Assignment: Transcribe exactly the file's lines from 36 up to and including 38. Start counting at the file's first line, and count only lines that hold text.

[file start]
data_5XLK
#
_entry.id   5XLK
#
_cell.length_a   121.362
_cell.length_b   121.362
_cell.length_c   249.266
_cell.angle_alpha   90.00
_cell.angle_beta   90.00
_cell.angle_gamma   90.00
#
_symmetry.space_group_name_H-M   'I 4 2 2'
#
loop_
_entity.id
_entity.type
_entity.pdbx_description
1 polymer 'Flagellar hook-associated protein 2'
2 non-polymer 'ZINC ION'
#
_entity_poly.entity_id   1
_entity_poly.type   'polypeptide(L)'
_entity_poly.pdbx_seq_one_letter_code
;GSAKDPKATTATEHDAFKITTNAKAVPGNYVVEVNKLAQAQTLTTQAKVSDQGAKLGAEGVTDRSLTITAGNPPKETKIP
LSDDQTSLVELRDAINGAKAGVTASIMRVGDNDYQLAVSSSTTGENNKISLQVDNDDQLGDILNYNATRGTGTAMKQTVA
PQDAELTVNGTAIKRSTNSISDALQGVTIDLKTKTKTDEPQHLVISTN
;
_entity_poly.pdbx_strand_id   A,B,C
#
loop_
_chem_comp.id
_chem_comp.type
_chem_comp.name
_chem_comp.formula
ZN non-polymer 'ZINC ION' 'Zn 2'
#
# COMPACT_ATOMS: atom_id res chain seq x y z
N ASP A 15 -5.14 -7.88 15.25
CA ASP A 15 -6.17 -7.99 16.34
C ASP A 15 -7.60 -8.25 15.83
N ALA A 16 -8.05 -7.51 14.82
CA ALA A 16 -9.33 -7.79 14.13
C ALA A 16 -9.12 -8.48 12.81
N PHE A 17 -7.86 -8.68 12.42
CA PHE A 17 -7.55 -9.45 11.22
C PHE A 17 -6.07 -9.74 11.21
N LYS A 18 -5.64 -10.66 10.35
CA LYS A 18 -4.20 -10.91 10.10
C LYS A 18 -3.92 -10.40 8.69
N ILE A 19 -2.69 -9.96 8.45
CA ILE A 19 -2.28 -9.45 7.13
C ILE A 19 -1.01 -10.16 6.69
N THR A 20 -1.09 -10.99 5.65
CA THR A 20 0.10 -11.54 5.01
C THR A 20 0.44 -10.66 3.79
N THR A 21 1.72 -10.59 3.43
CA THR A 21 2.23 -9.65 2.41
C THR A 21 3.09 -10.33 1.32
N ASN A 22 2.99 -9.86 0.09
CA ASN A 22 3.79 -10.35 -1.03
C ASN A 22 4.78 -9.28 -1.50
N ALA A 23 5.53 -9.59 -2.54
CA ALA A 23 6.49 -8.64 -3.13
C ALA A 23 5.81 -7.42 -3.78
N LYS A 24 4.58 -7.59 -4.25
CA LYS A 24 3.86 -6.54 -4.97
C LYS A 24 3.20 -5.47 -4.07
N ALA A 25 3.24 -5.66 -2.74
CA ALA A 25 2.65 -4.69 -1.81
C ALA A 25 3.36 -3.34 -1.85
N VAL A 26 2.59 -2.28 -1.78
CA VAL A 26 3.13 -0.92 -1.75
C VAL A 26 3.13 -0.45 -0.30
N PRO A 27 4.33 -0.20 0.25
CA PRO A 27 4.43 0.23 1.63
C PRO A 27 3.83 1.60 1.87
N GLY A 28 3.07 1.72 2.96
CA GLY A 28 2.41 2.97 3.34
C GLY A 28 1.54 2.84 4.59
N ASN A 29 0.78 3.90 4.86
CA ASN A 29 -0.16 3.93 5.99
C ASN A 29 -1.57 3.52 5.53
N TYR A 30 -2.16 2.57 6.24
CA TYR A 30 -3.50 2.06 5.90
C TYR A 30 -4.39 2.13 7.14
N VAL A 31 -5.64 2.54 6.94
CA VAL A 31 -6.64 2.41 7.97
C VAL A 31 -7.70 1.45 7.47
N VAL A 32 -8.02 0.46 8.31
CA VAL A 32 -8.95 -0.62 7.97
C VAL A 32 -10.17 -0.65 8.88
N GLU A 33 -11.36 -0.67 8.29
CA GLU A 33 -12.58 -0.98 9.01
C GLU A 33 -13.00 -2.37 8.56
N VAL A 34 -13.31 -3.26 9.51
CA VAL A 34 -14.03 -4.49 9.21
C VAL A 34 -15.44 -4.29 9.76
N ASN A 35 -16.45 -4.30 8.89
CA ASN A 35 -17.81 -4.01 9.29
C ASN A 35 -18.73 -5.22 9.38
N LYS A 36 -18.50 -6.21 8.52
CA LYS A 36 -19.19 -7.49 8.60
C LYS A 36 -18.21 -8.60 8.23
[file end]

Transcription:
#
# COMPACT_ATOMS: atom_id res chain seq x y z
N ASP A 15 -5.14 -7.88 15.25